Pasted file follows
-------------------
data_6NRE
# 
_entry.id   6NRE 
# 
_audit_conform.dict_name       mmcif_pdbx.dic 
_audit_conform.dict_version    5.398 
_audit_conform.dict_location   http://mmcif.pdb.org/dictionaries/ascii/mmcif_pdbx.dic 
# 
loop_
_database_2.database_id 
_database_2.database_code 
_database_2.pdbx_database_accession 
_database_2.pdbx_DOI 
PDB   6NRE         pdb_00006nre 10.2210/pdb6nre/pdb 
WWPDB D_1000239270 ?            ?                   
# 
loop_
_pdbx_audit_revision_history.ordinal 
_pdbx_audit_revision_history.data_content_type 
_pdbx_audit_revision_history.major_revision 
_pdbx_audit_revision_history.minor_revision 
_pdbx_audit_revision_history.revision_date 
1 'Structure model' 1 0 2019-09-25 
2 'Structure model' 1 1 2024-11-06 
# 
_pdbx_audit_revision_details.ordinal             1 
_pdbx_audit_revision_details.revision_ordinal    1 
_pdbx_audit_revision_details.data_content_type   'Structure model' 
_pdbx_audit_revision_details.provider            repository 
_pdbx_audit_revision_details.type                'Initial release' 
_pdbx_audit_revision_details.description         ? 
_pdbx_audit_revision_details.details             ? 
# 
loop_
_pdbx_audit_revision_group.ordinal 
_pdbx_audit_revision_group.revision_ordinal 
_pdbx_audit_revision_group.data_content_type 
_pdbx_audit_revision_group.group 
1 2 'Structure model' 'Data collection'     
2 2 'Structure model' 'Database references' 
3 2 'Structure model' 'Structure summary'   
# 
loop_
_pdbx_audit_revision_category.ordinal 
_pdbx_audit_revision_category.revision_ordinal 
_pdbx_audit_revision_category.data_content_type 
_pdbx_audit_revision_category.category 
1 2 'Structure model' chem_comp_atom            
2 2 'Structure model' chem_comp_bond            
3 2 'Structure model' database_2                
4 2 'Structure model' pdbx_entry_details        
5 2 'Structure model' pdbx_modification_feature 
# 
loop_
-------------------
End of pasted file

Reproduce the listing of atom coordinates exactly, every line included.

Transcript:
data_6NRE
# 
_entry.id   6NRE 
# 
_audit_conform.dict_name       mmcif_pdbx.dic 
_audit_conform.dict_version    5.398 
_audit_conform.dict_location   http://mmcif.pdb.org/dictionaries/ascii/mmcif_pdbx.dic 
# 
loop_
_database_2.database_id 
_database_2.database_code 
_database_2.pdbx_database_accession 
_database_2.pdbx_DOI 
PDB   6NRE         pdb_00006nre 10.2210/pdb6nre/pdb 
WWPDB D_1000239270 ?            ?                   
# 
loop_
_pdbx_audit_revision_history.ordinal 
_pdbx_audit_revision_history.data_content_type 
_pdbx_audit_revision_history.major_revision 
_pdbx_audit_revision_history.minor_revision 
_pdbx_audit_revision_history.revision_date 
1 'Structure model' 1 0 2019-09-25 
2 'Structure model' 1 1 2024-11-06 
# 
_pdbx_audit_revision_details.ordinal             1 
_pdbx_audit_revision_details.revision_ordinal    1 
_pdbx_audit_revision_details.data_content_type   'Structure model' 
_pdbx_audit_revision_details.provider            repository 
_pdbx_audit_revision_details.type                'Initial release' 
_pdbx_audit_revision_details.description         ? 
_pdbx_audit_revision_details.details             ? 
# 
loop_
_pdbx_audit_revision_group.ordinal 
_pdbx_audit_revision_group.revision_ordinal 
_pdbx_audit_revision_group.data_content_type 
_pdbx_audit_revision_group.group 
1 2 'Structure model' 'Data collection'     
2 2 'Structure model' 'Database references' 
3 2 'Structure model' 'Structure summary'   
# 
loop_
_pdbx_audit_revision_category.ordinal 
_pdbx_audit_revision_category.revision_ordinal 
_pdbx_audit_revision_category.data_content_type 
_pdbx_audit_revision_category.category 
1 2 'Structure model' chem_comp_atom            
2 2 'Structure model' chem_comp_bond            
3 2 'Structure model' database_2                
4 2 'Structure model' pdbx_entry_details        
5 2 'Structure model' pdbx_modification_feature 
# 
loop_